The Wolverine track and field team made its debut at Ferry Field the following spring with the annual Varsity Field Day (intrasquad) on May 11, 1907. Garrels again stole the show, setting a new world record in the discus throw with a mark of 104-4 1/5 and claiming additional victories in the 222-yard low hurdles and shot put competitions. Ferry Field's first intercollegiate competition came a week later, on May 18, 1907, with the Wolverines earning a 104 1/3 - 57 2/3 victory over Ohio State behind a quartet of individual wins by Garrels. A year later, the accomplished dual-athlete claimed a pair of Olympic medals -- silver in the 110m high hurdles and bronze in the shot put -- at the 1908 London Games.

During head coach Keene Fitzpatrick's reign through the first decade of the 20th century, the Michigan track and field team established itself among the premier programs in the nation, and, as such, drew many of the top local and regional talents for the next 40 odd years. Discarding the 11 seasons that Michigan did not participate in Big Ten Conference competition (1907-17), the Wolverines won 12 conference indoor titles and 18 outdoor titles through the first 40 years of the century.

In 1923, the Michigan track and field team captured the NCAA championship, becoming the first U-M team other than football to accomplish the feat. The Wolverines were led by a pair of NCAA individual champions, William DeHart Hubbard and James Brooker, who claimed the long jump and pole vault titles, respectively. Ferry Field served as the host site for the Midwest Olympic Trials the following year and ushered the Wolverine pair to the 1924 Paris Olympic Games. Hubbard captured gold in the long jump, carving his name in the history book as the first African-American male to win an Olympic gold medal, while Brooker claimed bronze in the pole vault to give the United States a medal sweep of the event.

The U-M football team spent 21 years at Ferry Field, boasting an impressive 90-13-2 record during such time and claiming six conference titles and a pair of national championships in 1918 and 1923. Following the 1926 season, the football team moved up the road to Michigan Stadium and the old stadium came down as the end zone bleachers were destroyed and the north bleachers made way for the new Intramural Sports Building. The playing field became devoted exclusively to the Wolverine track and field program.

With Ferry Field as the backdrop for the 1935 Big Ten Conference Championships, Ohio State sophomore Jesse Owens set three world records and tied another in a little more than an hour's time. It was questionable as to whether Owens would even compete in the meet after an accidental fall in the preceding weeks left the Buckeye athlete with a severely strained back. His performance in the 100-yard dash, in which he matched the five-year-old world record in the event, was enough to convince his coach to keep him in the competition.

A time chronology of Owens' feat indicates he tied the 100-yard dash record (9.4) at 2:45 p.m. before setting the broad jump record (26-8 1/4) -- a mark that remains the Ferry Field record -- on his first and only jump of the day at 3:25 p.m. He established the 220-yard dash record (20.3) at 3:34 p.m., and at 4 p.m. set the 220-yard low hurdles record (22.6). A plaque commemorating Owens' accomplishment, considered by many to be the greatest day in track and field history, is displayed at the southeast corner of Ferry Field.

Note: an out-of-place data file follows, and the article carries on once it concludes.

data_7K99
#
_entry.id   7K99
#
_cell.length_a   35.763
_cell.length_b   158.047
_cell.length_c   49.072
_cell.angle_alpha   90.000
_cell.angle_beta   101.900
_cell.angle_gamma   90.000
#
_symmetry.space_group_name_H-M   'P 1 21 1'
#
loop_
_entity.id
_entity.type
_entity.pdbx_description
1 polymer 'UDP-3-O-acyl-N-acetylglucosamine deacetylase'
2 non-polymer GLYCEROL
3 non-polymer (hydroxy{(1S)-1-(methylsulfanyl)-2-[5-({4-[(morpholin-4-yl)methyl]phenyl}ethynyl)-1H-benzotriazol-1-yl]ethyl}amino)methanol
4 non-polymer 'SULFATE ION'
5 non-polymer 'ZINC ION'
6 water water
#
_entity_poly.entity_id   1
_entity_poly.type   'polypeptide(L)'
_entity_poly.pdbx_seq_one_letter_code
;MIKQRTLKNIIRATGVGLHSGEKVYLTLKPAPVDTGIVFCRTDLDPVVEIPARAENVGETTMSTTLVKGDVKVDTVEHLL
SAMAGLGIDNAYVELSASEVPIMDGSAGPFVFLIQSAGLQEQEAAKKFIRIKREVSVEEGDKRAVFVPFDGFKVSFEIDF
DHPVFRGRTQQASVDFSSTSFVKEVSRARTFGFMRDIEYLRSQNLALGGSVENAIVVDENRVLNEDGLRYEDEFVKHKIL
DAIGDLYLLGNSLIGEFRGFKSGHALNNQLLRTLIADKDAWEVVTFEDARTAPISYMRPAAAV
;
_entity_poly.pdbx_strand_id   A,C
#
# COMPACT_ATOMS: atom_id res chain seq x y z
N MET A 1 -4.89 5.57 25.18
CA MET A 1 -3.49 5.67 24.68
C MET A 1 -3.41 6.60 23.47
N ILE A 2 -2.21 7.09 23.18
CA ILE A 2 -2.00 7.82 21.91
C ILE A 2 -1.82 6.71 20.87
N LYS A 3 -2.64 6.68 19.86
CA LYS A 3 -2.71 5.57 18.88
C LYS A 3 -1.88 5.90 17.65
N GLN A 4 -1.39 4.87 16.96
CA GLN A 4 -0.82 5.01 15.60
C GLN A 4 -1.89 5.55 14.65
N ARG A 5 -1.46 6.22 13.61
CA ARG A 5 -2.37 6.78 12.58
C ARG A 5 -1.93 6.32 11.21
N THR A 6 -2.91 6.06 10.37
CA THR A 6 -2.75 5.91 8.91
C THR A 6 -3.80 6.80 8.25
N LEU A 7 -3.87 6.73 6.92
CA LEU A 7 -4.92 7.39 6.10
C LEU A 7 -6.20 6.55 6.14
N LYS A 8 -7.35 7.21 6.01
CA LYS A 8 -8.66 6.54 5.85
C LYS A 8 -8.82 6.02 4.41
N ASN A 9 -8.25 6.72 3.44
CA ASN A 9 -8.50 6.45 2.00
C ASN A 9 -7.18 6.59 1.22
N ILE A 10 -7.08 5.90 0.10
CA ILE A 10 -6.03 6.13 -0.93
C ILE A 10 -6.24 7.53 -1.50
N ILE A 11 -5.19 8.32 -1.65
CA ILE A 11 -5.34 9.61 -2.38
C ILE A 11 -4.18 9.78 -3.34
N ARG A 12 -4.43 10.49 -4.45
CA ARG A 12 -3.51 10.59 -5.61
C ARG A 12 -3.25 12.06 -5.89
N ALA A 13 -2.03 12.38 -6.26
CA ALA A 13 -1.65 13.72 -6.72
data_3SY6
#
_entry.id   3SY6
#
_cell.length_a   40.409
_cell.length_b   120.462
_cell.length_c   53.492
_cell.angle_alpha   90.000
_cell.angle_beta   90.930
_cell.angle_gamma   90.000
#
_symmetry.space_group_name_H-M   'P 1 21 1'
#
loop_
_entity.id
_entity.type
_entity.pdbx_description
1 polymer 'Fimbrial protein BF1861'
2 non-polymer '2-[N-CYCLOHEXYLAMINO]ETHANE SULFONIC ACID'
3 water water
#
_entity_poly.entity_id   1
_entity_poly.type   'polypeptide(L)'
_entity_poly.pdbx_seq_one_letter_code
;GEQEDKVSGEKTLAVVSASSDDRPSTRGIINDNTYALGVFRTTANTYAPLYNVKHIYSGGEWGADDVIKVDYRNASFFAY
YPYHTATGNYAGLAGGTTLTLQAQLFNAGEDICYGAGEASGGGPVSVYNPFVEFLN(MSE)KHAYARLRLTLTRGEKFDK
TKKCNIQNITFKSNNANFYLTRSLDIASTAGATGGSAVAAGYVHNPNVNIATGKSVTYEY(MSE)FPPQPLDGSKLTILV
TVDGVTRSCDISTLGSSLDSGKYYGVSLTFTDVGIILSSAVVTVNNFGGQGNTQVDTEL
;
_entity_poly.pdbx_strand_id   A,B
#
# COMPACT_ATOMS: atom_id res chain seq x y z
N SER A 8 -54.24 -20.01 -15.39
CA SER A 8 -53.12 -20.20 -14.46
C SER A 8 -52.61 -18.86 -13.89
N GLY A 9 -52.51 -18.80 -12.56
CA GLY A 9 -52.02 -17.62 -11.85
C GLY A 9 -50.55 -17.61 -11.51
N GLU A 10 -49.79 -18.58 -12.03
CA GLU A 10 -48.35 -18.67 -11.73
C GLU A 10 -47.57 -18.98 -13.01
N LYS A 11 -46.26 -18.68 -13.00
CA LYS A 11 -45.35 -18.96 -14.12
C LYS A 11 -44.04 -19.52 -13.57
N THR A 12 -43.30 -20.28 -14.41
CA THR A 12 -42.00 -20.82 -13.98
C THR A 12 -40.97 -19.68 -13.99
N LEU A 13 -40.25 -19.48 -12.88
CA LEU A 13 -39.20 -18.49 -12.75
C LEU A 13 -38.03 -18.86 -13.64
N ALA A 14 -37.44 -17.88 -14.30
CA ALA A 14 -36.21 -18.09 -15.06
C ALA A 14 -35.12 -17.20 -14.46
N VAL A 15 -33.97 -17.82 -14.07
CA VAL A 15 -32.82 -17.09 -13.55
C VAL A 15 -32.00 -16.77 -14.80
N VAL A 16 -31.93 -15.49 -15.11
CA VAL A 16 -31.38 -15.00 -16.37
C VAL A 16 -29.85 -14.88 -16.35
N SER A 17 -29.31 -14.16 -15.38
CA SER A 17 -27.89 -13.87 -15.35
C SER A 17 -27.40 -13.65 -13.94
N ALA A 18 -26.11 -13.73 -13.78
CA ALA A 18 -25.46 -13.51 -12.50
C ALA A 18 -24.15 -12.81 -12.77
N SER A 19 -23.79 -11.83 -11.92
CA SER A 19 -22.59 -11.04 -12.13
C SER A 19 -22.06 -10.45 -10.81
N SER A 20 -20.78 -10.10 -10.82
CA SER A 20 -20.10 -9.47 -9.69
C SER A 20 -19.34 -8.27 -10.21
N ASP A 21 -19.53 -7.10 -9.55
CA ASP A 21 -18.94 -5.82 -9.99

During World War II, Ferry Field served as training ground for several military programs. Perhaps the most notable was the Navy V-12, designed to provide training for apprentice seamen for the Navy, Coast Guard and Marines. The V-12 program quartered its members in West Quad, which became know at the time as "The Ship," and ushered in numerous U-M student-athletes for the 1943-44 academic year, including football standouts Bill Daley (from the University of Minnesota) and Elroy "Crazy Legs" Hirsch (from the University of Wisconsin).

Following a complaint from an Army ROTC officer that universities were fostering a "hot-house, indoor, flabby manhood," Fritz Crisler devised a mandatory "Physical Education for Men" program. All male students not physically disabled were required to complete four and a half hours per week of individual and group exercises, many of which were conducted at Ferry Field.

In its first season as a varsity sport at Michigan, the women's track and field team debuted at Ferry Field on May 13, 1978. The inaugural Wolverine squad was a derivative of "The Michigammes" Track Club, founded by Simmons 18 years earlier to give local females opportunities in athletics long before the implementation of Title IX in 1972.

The facility has served as host site for a total of nine Big Ten Outdoor Championships, with the Wolverine men claiming no worse than second place in all but the most recent occasion (1988). That year the women's team placed sixth in its only bid as conference host site.

Throughout its 100 years, Ferry Field has bore witness to 43 Wolverine Olympic competitors, whether U-M student-athletes or coaches, representing 10 different nations and accounting for 21 medals (10 gold, five silver, six bronze), as well as 34 individual national champions and countless Big Ten champions.